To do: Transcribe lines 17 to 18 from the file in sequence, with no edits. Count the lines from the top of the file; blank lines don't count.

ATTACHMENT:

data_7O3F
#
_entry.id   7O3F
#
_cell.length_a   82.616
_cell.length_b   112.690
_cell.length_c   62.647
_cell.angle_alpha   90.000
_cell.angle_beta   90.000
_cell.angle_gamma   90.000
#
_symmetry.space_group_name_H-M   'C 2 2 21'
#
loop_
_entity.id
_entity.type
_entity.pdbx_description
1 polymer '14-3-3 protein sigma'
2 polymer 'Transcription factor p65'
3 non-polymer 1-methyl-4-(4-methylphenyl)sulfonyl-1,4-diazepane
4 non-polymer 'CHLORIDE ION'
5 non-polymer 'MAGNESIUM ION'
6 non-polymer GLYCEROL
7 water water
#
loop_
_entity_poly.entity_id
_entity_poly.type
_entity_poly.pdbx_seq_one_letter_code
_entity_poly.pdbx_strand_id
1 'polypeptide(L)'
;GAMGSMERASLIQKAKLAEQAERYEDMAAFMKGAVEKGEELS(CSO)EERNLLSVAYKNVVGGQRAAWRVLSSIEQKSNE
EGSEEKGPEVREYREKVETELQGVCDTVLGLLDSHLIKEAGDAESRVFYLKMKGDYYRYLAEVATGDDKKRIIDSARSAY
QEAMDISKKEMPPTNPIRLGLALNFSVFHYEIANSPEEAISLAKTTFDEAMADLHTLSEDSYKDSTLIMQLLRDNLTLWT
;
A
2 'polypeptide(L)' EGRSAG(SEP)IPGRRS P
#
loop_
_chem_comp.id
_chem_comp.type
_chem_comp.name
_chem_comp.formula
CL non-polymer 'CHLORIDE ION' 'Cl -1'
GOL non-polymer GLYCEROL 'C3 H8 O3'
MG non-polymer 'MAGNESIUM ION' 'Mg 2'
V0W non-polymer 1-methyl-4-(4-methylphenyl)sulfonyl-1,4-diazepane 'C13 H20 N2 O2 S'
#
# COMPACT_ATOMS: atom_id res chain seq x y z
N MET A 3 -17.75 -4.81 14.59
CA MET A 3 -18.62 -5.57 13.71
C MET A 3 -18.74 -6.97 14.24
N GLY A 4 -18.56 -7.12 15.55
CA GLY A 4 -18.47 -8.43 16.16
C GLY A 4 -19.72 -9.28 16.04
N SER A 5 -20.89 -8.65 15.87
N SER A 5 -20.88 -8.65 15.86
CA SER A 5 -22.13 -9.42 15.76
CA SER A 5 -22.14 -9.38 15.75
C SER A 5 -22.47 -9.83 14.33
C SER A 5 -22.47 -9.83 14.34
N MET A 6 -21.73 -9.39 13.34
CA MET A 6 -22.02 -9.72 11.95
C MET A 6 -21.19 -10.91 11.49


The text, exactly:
_entity.pdbx_description
1 polymer '14-3-3 protein sigma'